Over half of youth struggling with basic maths: ASER study

While females (76%) do better than males (70.9%) in reading a Standard II level text in their regional language, males do better than females in arithmetic and English reading

January 17, 2024 11:13 pm | Updated January 18, 2024 02:22 am IST - New Delhi

Image used for representative purpose only.

Image used for representative purpose only. | Photo Credit: SRINATH M

The Annual Status of Education Report (ASER), titled ‘Beyond Basics’, was released here on Wednesday. It involved a survey by civil society organisation Pratham among rural students aged 14 to 18 years. The household survey, conducted in 28 districts across 26 states, assessed the foundational reading and arithmetic abilities of 34,745 students.

It discussed the activities students are engaged in, their basic and applied reading and math abilities and digital awareness and skills.

“Overall, 86.8% of 14-18-year-olds are enrolled in an educational institution. There are small gender gaps in enrolment, but notable differences are visible by age. The percentage of youth not enrolled is 3.9% for 14-year-old youth and is 32.6% for 18-year-olds,” the report said.

Most of the people in this age group were enrolled in the Arts/Humanities streams. In Class XI or higher, more than half are enrolled in the Arts/Humanities stream (55.7%) and females are less likely to be enrolled in the Science, Technology, Engineering, and Mathematics stream (28.1%) than males (36.3%).

Basic abilities

“Only 5.6% of surveyed youth report taking vocational training or other related courses currently. Youth at the college level are the most likely to be taking vocational training (16.2%),” the survey found adding that most youth are taking short duration courses of six months or less.

On abilities such as basic reading, math and English abilities; application of basic skills to everyday calculations; reading and understanding written instructions; and financial calculations that need to be done in real life, about 25% still cannot read a Class II level text fluently in their regional language.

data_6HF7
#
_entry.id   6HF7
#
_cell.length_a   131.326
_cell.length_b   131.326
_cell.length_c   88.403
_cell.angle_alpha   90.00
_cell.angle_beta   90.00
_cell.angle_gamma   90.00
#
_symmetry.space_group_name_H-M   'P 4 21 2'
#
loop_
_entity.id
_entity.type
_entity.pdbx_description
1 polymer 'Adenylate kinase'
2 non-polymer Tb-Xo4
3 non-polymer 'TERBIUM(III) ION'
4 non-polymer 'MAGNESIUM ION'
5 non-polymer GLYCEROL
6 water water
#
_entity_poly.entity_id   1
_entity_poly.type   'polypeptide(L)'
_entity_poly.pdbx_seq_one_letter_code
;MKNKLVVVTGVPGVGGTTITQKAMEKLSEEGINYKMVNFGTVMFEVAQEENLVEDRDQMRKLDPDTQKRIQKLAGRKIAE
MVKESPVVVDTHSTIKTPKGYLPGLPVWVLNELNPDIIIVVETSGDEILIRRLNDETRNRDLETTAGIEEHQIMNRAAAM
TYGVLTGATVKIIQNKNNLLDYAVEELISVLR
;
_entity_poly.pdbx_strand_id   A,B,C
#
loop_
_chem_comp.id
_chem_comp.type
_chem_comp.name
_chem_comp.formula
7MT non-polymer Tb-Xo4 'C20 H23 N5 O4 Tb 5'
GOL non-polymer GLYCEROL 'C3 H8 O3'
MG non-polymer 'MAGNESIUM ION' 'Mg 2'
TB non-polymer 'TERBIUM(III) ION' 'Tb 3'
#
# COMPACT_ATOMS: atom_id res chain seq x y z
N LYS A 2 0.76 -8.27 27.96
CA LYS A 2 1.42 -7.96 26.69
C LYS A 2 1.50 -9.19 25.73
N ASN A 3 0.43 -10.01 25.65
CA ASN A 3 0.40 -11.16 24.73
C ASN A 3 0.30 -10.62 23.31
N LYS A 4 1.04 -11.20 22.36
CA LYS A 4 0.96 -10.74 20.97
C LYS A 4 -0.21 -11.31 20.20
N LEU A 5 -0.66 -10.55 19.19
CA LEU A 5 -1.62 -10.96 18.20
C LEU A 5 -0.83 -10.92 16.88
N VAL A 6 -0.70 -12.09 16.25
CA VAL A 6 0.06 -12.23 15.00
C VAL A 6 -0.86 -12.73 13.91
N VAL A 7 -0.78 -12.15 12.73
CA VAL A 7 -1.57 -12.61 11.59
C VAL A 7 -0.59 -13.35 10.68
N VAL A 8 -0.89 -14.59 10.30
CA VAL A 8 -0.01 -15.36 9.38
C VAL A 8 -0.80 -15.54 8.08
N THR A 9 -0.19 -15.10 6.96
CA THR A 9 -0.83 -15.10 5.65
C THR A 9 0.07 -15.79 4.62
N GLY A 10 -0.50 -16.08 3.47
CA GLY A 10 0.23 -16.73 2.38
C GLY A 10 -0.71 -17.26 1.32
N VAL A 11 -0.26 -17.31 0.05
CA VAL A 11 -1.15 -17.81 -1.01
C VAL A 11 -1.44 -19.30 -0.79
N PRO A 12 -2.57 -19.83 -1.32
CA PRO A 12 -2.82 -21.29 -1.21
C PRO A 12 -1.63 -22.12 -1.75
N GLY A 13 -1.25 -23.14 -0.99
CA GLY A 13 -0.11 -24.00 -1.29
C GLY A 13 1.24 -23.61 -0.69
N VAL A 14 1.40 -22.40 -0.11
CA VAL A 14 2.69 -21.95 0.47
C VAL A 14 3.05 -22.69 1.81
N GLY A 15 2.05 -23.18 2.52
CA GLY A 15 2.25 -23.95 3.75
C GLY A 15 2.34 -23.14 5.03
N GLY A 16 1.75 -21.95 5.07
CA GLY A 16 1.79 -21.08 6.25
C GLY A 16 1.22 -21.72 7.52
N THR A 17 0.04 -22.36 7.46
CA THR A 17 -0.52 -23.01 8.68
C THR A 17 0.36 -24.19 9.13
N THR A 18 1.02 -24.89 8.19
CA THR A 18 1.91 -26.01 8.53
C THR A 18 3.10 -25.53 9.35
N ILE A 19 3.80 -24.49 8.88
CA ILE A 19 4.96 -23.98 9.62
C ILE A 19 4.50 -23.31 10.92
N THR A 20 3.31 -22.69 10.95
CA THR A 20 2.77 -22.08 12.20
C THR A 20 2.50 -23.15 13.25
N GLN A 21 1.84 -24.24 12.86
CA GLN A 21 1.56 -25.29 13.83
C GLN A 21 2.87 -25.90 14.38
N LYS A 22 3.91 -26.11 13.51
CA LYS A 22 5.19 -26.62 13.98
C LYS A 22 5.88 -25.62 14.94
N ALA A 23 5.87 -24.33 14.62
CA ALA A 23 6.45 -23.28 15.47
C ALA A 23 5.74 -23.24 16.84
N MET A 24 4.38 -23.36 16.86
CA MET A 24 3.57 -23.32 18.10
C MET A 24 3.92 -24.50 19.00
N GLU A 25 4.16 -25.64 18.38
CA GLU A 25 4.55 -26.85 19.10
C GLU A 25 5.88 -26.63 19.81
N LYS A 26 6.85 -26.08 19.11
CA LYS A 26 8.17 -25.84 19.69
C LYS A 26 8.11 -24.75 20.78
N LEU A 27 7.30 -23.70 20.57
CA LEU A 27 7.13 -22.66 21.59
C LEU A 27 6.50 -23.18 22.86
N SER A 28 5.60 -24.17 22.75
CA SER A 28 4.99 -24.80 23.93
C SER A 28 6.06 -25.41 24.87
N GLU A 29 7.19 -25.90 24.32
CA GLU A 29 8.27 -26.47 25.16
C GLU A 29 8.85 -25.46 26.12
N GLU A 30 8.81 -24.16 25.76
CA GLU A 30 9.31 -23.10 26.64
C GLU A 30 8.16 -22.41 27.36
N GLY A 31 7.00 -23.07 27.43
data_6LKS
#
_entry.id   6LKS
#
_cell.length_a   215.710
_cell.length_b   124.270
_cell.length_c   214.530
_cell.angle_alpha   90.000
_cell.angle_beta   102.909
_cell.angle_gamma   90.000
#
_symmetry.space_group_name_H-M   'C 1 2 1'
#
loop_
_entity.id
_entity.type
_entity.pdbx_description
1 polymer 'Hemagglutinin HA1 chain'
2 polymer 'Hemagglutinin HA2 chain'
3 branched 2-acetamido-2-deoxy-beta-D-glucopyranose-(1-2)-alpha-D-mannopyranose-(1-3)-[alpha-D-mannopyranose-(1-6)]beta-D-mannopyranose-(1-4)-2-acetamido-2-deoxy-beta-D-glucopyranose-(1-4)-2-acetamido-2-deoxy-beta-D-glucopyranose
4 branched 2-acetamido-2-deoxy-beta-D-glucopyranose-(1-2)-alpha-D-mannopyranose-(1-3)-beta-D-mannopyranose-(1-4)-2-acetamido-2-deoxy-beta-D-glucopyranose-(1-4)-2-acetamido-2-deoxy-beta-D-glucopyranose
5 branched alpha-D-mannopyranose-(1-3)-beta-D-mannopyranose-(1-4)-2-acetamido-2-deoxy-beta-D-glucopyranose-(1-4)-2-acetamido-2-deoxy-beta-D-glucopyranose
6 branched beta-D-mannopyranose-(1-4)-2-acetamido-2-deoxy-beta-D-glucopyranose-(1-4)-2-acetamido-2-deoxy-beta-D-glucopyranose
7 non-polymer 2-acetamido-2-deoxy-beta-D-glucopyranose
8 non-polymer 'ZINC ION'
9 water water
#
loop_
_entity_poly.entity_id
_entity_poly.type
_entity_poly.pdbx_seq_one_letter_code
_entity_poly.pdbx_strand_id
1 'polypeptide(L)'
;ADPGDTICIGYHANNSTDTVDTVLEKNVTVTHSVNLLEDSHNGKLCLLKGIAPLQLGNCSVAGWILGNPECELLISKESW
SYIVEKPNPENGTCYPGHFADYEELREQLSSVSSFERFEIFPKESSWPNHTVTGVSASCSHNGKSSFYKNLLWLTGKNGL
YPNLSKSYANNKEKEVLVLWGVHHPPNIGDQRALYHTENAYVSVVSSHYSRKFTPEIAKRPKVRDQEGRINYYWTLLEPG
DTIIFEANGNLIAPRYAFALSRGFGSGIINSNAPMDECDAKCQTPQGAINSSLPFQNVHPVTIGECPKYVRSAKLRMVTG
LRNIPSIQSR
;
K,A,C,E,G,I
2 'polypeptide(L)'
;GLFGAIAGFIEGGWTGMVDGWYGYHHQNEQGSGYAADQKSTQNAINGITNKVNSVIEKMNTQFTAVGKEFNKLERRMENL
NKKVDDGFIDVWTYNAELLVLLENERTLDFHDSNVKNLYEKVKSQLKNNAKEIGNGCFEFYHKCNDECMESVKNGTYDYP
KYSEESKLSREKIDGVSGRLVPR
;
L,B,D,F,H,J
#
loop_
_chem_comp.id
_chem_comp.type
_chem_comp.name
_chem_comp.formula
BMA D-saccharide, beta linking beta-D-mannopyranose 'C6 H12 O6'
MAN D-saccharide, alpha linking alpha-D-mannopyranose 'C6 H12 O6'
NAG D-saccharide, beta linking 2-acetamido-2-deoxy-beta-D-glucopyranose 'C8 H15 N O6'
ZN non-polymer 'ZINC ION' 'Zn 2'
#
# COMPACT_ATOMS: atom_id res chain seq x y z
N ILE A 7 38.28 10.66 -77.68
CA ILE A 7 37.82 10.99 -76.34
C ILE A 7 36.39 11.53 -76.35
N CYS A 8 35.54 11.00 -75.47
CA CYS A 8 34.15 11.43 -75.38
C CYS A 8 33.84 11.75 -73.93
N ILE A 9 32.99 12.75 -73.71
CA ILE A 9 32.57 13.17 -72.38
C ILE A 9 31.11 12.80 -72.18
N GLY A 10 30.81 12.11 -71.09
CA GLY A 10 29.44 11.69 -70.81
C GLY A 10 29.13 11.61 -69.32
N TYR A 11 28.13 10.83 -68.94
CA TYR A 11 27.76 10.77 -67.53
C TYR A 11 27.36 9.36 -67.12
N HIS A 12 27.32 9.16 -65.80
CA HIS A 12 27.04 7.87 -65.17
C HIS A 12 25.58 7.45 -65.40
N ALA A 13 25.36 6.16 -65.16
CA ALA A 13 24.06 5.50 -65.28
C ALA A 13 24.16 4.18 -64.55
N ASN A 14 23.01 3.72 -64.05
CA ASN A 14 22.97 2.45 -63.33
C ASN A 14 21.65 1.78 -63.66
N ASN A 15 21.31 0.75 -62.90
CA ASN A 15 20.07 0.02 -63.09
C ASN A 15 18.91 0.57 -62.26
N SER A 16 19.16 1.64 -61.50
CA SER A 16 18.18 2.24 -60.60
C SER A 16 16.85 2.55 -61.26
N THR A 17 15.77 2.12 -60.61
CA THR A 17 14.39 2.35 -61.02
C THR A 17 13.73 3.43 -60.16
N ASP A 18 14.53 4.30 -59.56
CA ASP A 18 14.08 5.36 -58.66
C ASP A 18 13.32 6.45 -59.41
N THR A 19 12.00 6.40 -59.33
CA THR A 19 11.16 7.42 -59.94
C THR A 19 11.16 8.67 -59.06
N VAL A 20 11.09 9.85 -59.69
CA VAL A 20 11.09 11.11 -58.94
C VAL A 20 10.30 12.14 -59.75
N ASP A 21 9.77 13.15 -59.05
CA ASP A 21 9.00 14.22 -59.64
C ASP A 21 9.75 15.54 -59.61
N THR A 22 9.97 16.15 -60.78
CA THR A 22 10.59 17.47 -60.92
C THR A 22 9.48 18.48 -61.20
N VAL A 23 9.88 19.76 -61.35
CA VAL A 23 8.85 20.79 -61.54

“More than half struggle with division (3-digit by 1-digit) problems. Only 43.3% of 14-18-year-olds are able to do such problems correctly. This skill is usually expected in Standard III/IV,” the report said. A little over half can read sentences in English (57.3%). “Of those who can read sentences in English, almost three quarters can tell their meanings (73.5%),” the report added.

While females (76%) do better than males (70.9%) in reading a Standard II level text in their regional language, males do better than females in arithmetic and English reading. “Of the youth who can do subtraction or more, over 60% are able to do the budget management task, about 37% can apply a discount, but only about 10% can calculate repayment,” the report added.

Close to 90% of all youth have a smartphone in the household and know how to use it. “Of those who can use a smartphone, males (43.7%) are more than twice as likely to have their own smartphone than females (19.8%). Females are less likely to know how to use a smartphone or computer as compared to males,” it added. Across all tasks using mobile phones, males outperformed females. “Performance on digital tasks improves with education level. The ability to do digital tasks increases with basic reading proficiency,” it added.

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